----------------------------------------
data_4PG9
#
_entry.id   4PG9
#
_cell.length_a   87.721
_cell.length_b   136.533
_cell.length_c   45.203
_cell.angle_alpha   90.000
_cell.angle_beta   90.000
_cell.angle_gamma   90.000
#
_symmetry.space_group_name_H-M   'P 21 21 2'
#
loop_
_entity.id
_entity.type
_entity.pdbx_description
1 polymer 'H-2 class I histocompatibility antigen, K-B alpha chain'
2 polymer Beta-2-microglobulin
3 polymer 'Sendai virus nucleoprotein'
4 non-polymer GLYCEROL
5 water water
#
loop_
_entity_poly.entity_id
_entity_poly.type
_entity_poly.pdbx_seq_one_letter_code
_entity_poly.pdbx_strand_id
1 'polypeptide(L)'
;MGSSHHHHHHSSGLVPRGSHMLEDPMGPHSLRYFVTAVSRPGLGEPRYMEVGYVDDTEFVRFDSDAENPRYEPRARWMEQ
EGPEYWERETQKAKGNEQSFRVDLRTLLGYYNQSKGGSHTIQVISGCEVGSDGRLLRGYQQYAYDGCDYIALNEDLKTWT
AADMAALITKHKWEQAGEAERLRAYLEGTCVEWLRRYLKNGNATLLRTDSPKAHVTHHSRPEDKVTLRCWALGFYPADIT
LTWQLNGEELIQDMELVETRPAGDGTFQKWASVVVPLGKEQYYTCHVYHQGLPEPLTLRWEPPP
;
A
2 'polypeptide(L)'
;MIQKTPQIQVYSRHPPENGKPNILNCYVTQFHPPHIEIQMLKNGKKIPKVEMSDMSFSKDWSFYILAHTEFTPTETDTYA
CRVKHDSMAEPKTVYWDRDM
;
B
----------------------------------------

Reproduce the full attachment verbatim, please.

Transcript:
data_4PG9
#
_entry.id   4PG9
#
_cell.length_a   87.721
_cell.length_b   136.533
_cell.length_c   45.203
_cell.angle_alpha   90.000
_cell.angle_beta   90.000
_cell.angle_gamma   90.000
#
_symmetry.space_group_name_H-M   'P 21 21 2'
#
loop_
_entity.id
_entity.type
_entity.pdbx_description
1 polymer 'H-2 class I histocompatibility antigen, K-B alpha chain'
2 polymer Beta-2-microglobulin
3 polymer 'Sendai virus nucleoprotein'
4 non-polymer GLYCEROL
5 water water
#
loop_
_entity_poly.entity_id
_entity_poly.type
_entity_poly.pdbx_seq_one_letter_code
_entity_poly.pdbx_strand_id
1 'polypeptide(L)'
;MGSSHHHHHHSSGLVPRGSHMLEDPMGPHSLRYFVTAVSRPGLGEPRYMEVGYVDDTEFVRFDSDAENPRYEPRARWMEQ
EGPEYWERETQKAKGNEQSFRVDLRTLLGYYNQSKGGSHTIQVISGCEVGSDGRLLRGYQQYAYDGCDYIALNEDLKTWT
AADMAALITKHKWEQAGEAERLRAYLEGTCVEWLRRYLKNGNATLLRTDSPKAHVTHHSRPEDKVTLRCWALGFYPADIT
LTWQLNGEELIQDMELVETRPAGDGTFQKWASVVVPLGKEQYYTCHVYHQGLPEPLTLRWEPPP
;
A
2 'polypeptide(L)'
;MIQKTPQIQVYSRHPPENGKPNILNCYVTQFHPPHIEIQMLKNGKKIPKVEMSDMSFSKDWSFYILAHTEFTPTETDTYA
CRVKHDSMAEPKTVYWDRDM
;
B